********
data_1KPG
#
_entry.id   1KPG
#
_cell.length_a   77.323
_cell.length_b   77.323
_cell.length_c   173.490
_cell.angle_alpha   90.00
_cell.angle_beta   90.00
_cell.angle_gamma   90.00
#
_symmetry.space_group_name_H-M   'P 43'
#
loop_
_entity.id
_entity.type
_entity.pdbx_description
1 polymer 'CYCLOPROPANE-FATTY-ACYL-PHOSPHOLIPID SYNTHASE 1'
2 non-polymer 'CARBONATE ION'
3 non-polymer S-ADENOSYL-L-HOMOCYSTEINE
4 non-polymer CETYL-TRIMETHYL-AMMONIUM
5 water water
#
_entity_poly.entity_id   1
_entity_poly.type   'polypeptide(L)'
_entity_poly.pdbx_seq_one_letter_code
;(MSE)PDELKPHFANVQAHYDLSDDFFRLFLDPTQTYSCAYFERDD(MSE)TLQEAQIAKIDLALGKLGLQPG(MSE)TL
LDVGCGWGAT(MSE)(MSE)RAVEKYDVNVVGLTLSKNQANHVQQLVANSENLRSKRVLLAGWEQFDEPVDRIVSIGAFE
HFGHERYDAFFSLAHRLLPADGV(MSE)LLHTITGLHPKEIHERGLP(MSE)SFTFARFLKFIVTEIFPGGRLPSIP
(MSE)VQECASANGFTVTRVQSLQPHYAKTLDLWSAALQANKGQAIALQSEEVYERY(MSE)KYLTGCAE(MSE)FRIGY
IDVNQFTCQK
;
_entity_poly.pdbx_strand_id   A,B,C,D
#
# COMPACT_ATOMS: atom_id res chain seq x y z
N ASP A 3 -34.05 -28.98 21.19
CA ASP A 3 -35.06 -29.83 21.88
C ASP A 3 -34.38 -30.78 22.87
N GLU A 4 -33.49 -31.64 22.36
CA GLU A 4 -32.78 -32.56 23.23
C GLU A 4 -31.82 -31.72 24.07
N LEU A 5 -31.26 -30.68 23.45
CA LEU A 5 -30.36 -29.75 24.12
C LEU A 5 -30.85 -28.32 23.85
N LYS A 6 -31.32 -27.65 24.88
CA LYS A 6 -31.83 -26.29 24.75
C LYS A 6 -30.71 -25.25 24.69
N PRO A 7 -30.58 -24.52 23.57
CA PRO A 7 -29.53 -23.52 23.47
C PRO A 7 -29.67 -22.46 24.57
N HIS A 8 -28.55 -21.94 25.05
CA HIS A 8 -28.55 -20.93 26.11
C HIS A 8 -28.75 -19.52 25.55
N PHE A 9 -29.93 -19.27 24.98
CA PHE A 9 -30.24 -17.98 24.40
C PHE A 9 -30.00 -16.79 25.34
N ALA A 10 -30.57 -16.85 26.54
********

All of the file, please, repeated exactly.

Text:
data_1KPG
#
_entry.id   1KPG
#
_cell.length_a   77.323
_cell.length_b   77.323
_cell.length_c   173.490
_cell.angle_alpha   90.00
_cell.angle_beta   90.00
_cell.angle_gamma   90.00
#
_symmetry.space_group_name_H-M   'P 43'
#
loop_
_entity.id
_entity.type
_entity.pdbx_description
1 polymer 'CYCLOPROPANE-FATTY-ACYL-PHOSPHOLIPID SYNTHASE 1'
2 non-polymer 'CARBONATE ION'
3 non-polymer S-ADENOSYL-L-HOMOCYSTEINE
4 non-polymer CETYL-TRIMETHYL-AMMONIUM
5 water water
#
_entity_poly.entity_id   1
_entity_poly.type   'polypeptide(L)'
_entity_poly.pdbx_seq_one_letter_code
;(MSE)PDELKPHFANVQAHYDLSDDFFRLFLDPTQTYSCAYFERDD(MSE)TLQEAQIAKIDLALGKLGLQPG(MSE)TL
LDVGCGWGAT(MSE)(MSE)RAVEKYDVNVVGLTLSKNQANHVQQLVANSENLRSKRVLLAGWEQFDEPVDRIVSIGAFE
HFGHERYDAFFSLAHRLLPADGV(MSE)LLHTITGLHPKEIHERGLP(MSE)SFTFARFLKFIVTEIFPGGRLPSIP
(MSE)VQECASANGFTVTRVQSLQPHYAKTLDLWSAALQANKGQAIALQSEEVYERY(MSE)KYLTGCAE(MSE)FRIGY
IDVNQFTCQK
;
_entity_poly.pdbx_strand_id   A,B,C,D
#
# COMPACT_ATOMS: atom_id res chain seq x y z
N ASP A 3 -34.05 -28.98 21.19
CA ASP A 3 -35.06 -29.83 21.88
C ASP A 3 -34.38 -30.78 22.87
N GLU A 4 -33.49 -31.64 22.36
CA GLU A 4 -32.78 -32.56 23.23
C GLU A 4 -31.82 -31.72 24.07
N LEU A 5 -31.26 -30.68 23.45
CA LEU A 5 -30.36 -29.75 24.12
C LEU A 5 -30.85 -28.32 23.85
N LYS A 6 -31.32 -27.65 24.88
CA LYS A 6 -31.83 -26.29 24.75
C LYS A 6 -30.71 -25.25 24.69
N PRO A 7 -30.58 -24.52 23.57
CA PRO A 7 -29.53 -23.52 23.47
C PRO A 7 -29.67 -22.46 24.57
N HIS A 8 -28.55 -21.94 25.05
CA HIS A 8 -28.55 -20.93 26.11
C HIS A 8 -28.75 -19.52 25.55
N PHE A 9 -29.93 -19.27 24.98
CA PHE A 9 -30.24 -17.98 24.40
C PHE A 9 -30.00 -16.79 25.34
N ALA A 10 -30.57 -16.85 26.54